Luke couldn't possibly have been writing about Easter, as that observance didn't exist in his time. And Luke consistently wrote the word pascha whenever he was clearly referring to the Passover, which was seven times in his Gospel. So did the other three Gospel writers.

    Now, a brief look at the Herods, to end the confusion about which Herod sought Jesus' life, to which Herod Pilate sent Jesus, and of which Herod was the Herod of Acts 12.

    Herod The Great was the son of Antipater, an Arab, and a close friend & political ally of Julius Caesar's. After Antipater was murdered in 43 BC, his territory was divided among his four sons. Here we shall look only at Herod, who got the territory of Judea, his regency affirmed by Mark Antony, and by the Roman senate after Octavian became Augustus Caesar. He ruled for some 37 years, and was both a friend and an enemy of the Jews. He had the Temple magnificently remodeled, a work that wasn't completed after his death. He also completed the work on the fortress of Masada,which later became famous as a place of Jewish resistance to the Romans. But he quickly killed any Jew he found to have shown any sign of rebellion, and he issued the infamous "slaughter of the innocents" decree as he sought Jesus'life. This Herod died C.4 BC.

    His son Archelaus, who took the throne, can be described in one word-SCUMBAG. Unlike his father, he made no effort to mollify the Jews, and began to interfere with their worship rites. many small rebellions sprang up. Augustus saw that if he didn't act, he was going to have a full-scale revolt on his hands, so he deposed Archelaus & replaced him with his brother Herod Antipas. Antipas had learned a lesson from his father and his brother, so he sought to win the favor of the Jews. His rule lasted all the rest of Jesus' human life. He was the Herod who beheaded John The Baptist, and the one to whom Pilate sent Jesus.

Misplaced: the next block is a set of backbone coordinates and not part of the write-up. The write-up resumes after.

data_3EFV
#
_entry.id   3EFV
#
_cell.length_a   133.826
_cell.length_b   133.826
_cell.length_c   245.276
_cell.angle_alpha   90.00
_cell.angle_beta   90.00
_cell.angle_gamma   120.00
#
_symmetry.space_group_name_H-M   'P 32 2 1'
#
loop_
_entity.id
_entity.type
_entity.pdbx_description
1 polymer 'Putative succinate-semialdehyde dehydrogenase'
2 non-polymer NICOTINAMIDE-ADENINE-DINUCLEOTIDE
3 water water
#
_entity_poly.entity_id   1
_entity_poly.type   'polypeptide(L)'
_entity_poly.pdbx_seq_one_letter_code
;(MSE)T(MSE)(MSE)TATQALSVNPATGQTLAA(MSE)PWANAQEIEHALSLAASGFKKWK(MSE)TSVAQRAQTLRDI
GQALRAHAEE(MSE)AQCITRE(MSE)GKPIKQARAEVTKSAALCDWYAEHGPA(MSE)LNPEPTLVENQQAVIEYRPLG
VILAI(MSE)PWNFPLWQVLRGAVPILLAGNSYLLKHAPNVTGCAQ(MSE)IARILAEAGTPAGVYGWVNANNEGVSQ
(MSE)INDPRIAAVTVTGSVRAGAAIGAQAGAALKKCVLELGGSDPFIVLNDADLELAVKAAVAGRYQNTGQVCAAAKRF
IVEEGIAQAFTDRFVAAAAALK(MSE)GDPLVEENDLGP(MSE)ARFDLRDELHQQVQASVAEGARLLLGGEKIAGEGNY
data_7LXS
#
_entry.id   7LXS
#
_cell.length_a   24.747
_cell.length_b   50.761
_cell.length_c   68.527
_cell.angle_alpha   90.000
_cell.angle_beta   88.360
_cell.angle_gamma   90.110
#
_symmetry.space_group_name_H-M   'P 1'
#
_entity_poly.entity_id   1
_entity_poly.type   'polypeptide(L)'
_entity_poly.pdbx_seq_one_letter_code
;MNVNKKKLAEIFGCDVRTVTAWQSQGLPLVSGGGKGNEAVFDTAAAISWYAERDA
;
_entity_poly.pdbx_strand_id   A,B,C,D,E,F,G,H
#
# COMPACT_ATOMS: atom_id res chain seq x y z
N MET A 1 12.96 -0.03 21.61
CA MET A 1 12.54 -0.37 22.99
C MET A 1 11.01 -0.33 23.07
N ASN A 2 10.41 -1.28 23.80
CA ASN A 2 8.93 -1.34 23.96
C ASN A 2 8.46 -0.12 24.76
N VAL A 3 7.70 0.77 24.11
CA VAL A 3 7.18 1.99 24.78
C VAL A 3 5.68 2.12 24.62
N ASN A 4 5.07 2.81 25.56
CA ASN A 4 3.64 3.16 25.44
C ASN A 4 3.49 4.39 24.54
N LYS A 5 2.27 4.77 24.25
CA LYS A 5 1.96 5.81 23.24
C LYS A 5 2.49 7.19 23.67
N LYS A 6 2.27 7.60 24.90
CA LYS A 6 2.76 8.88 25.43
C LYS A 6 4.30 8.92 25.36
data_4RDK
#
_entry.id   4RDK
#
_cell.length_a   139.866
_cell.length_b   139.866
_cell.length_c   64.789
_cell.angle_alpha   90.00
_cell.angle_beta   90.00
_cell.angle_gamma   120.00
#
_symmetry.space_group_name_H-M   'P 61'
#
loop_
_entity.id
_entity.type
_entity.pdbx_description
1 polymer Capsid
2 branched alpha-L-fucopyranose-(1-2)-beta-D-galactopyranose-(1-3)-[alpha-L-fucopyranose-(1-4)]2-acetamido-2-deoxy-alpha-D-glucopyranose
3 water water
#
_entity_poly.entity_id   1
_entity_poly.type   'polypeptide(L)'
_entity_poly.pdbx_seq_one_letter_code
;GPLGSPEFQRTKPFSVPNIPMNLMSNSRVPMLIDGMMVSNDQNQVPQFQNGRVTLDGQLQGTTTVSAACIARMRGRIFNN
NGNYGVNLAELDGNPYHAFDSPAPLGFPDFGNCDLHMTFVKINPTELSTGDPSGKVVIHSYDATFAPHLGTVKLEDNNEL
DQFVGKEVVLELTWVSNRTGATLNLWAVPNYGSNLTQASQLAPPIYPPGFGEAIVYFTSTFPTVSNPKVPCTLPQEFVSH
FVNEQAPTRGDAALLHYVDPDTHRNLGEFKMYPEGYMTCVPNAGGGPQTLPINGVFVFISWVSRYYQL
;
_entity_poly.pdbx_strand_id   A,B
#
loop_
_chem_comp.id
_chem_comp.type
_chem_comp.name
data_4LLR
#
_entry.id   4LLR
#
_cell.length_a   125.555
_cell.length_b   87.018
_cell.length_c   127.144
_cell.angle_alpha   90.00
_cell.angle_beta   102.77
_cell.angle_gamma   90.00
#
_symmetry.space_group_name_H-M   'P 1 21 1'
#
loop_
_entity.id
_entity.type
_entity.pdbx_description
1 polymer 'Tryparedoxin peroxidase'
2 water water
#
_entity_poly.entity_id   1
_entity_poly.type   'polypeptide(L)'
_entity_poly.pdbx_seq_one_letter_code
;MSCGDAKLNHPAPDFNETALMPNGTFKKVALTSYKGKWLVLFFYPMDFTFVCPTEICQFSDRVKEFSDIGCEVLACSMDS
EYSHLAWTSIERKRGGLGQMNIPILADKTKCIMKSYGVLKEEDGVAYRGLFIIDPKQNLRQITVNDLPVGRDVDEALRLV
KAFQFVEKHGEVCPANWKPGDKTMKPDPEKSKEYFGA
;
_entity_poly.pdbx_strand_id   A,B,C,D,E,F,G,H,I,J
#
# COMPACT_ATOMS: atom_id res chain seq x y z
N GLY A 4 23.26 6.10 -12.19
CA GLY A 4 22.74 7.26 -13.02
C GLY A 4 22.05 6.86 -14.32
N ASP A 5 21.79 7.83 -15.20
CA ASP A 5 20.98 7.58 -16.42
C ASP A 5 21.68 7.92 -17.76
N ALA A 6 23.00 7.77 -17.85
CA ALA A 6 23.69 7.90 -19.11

Herod The Great had several wives. A Samaritan woman was the mother of Herod Antipas. His half-brother was Aristobulus, who became ruler of some of the territory ruled by his father. Aristobulus' son, by Bernice, was Herod Agrippa I, who took over after Herod Antipas died He sometimes used only the name Herod, and at other times, he used only the name Agrippa. THIS MAN WAS THE HEROD OF ACTS 12. He made every effort to mollify the Jews while still ruling them with an iron hand, He did all he could to favor their religion. This was the same Herod who was smitten by God's angel for allowing men to call him a god.(Acts 12:21-22) this occurred C.44 AD.

    His son, Herod Agrippa II, was the Agrippa before whom Paul made his defense.{The Bernice who accompanied Agrippa was his grandmother.)

    This info came from various encyclopediae and the King James Bible. You can see for yourself that the Herod of Acts 12 had nothing to do with Ishtar/Eostre, which wasn't worshipped in that part of the world. We've seen FROM SCRIPTURE that the entire week that included the paschal meal & the days of unleavened bread was called passover, NOT just the paschal meal itself, and you can verify this by asking anyone of Jewish faith, if you think my take of those Scriptures is wrong.Thus, the tall tales written by Gipp & Moorman are shown incorrect.

    The AV translators certainly knew the difference between Easter and Passover. This is PROVENin their "List of Holy Days" in the AV 1611, where Easter, the Lord's resurrection, holds a high spot. PASSOVER IS NOT FOUND IN THIS LIST! Therefore, since the AV translators knew Easter from Passover, their choice to render pascha as Easter in this one instance, while rendering it Passover every other time Luke(and the other Apostles) used the word, was a very poor choice indeed.